Deryk Engelland was only 9 years old when Mark Messier was traded from Edmonton in 1991.
But Engelland, who grew up in Alberta and northern British Columbia rooting for the Oilers, knew all about Messier’s legendary leadership skills.
“To be standing here accepting an award from him, it’s going to definitely go up on the wall in my house,” Engelland said. “It’s a pretty special moment.”
Engelland was honored with the Mark Messier NHL Leadership Award, one of four members of the Golden Knights to take home hardware Wednesday during the NHL Awards Show.
Center William Karlsson (Lady Byng Trophy), coach Gerard Gallant (Jack Adams Award) and George McPhee (General Manager of the Year) also garnered trophies to the delight of the pro-Knights audience at The Joint at the Hard Rock Hotel.
The Messier award is selected by its Hall of Fame namesake and goes to the player “who exemplifies great leadership qualities to his team, on and off the ice, during the regular season and who plays a leading role in his community growing the game of hockey.”
Engelland, a longtime Las Vegas resident, was active in the community after the Oct. 1 mass shooting on the Strip and delivered a memorable speech prior to the Knights’ home opener on Oct. 10. Engelland then scored the second goal in the emotional 5-2 victory over Arizona that night.
“Looking back, no matter what I do in my career, that’s probably going to be one of the biggest moments of my hockey career, that night,” Engelland said. “Once I knew I was doing it, that’s pretty much the only thing that was going through my head for about four or five days. I didn’t want to screw that up. Just being able to speak at that game was an honor.”
Engelland was one of six alternate captains and the player chosen to lift the Clarence Campbell Bowl when the Knights beat Winnipeg to advance to the Stanley Cup Final.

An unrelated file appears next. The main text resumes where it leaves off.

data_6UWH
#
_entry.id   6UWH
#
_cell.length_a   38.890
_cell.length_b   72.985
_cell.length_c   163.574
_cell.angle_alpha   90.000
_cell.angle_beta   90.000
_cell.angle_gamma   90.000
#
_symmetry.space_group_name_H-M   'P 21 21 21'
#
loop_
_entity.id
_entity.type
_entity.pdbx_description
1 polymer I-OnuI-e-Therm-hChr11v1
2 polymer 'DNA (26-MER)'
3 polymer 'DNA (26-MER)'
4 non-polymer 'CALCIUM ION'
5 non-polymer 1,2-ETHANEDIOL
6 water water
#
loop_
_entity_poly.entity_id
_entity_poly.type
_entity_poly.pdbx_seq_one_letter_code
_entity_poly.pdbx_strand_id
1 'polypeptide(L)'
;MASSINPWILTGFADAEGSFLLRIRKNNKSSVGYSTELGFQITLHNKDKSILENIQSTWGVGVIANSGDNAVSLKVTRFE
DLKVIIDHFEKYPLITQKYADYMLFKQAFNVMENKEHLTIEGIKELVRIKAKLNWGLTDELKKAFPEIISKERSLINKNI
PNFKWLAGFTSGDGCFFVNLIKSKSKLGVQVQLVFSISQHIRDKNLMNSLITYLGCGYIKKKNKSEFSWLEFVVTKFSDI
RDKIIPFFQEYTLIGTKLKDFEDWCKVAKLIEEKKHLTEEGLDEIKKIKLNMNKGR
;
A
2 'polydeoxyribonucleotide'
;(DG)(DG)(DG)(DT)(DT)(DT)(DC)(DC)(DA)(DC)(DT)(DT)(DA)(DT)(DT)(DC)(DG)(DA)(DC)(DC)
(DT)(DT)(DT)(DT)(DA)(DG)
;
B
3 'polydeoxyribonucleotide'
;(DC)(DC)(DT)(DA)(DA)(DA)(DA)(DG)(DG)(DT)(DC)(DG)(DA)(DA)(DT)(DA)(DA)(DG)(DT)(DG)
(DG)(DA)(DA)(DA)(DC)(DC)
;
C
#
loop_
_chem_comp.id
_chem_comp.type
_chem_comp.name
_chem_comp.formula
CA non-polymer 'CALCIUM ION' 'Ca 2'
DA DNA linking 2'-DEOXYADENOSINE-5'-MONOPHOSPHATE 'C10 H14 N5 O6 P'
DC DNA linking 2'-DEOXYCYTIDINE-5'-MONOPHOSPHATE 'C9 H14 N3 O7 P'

The veteran defenseman and his wife, Melissa, invited those affected by the Oct. 1 tragedy to home games throughout the season.
Engelland also partnered with Ronald McDonald House and Three Square, and he worked with local firefighters to raise money for children who cannot afford to play hockey.
“Just to be up there with Mark Messier, for what he’s done for the game, it’s a huge honor,” Engelland said. “But I think every guy in our sport wants to grow the community where they’re playing and get out there and do what they can, if it’s charities or schools or anything. That’s everyone’s goal and just to be recognized, I’m sure there’s at least a handful of guys just on our team that could be here instead of me.”
Karlsson garnered 57 of the 164 first-place votes from the Professional Hockey Writers Association and finished well ahead of Buffalo’s Ryan O’Reilly in the voting for the Lady Byng, which goes to the most gentlemanly player.
Karlsson was third in the NHL with 43 goals and had the fewest penalty minutes (12) among the top 40 scorers. He also posted a league-leading plus-49 rating, the highest by any player since 2009-10.
Karlsson thanked linemates Jonathan Marchessault and Reilly Smith in his acceptance speech.
“Just being here was awesome. To win is even better,” Karlsson said. “It kind of speaks for itself what kind of season we had here in Vegas that we have so many guys nominated.”
Gallant received 102 of 108 first-place votes for the Jack Adams Award after leading the expansion Knights to 51 victories and the Western Conference championship.
Gallant finished second in the voting with Florida for the coach of the year honor in 2016.
“It’s something I never dreamed about,” Gallant said. “I never thought I would be the coach of the year and win the Jack Adams. It’s a great honor. I’m very proud of it. But we’re a group of five coaches and my assistants work just as hard as I do. This is an organizational award, a team award. The players were unbelievable all year. We had a lot better players than people thought we did. We had an incredible season.”
New Jersey’s Taylor Hall was awarded the Hart Trophy as league MVP, edging Colorado’s Nathan MacKinnon in one of the closest races in history.
Tampa Bay’s Victor Hedman captured his first Norris Trophy as the league’s top defenseman, and Pekka Rinne of Nashville won the Vezina Trophy as the top goaltender for the first time.
Mathew Barzal of the New York Islanders ran away with the Calder Trophy for rookie of the year, and Los Angeles’ Anze Kopitar earned the Selke Trophy as top defensive forward.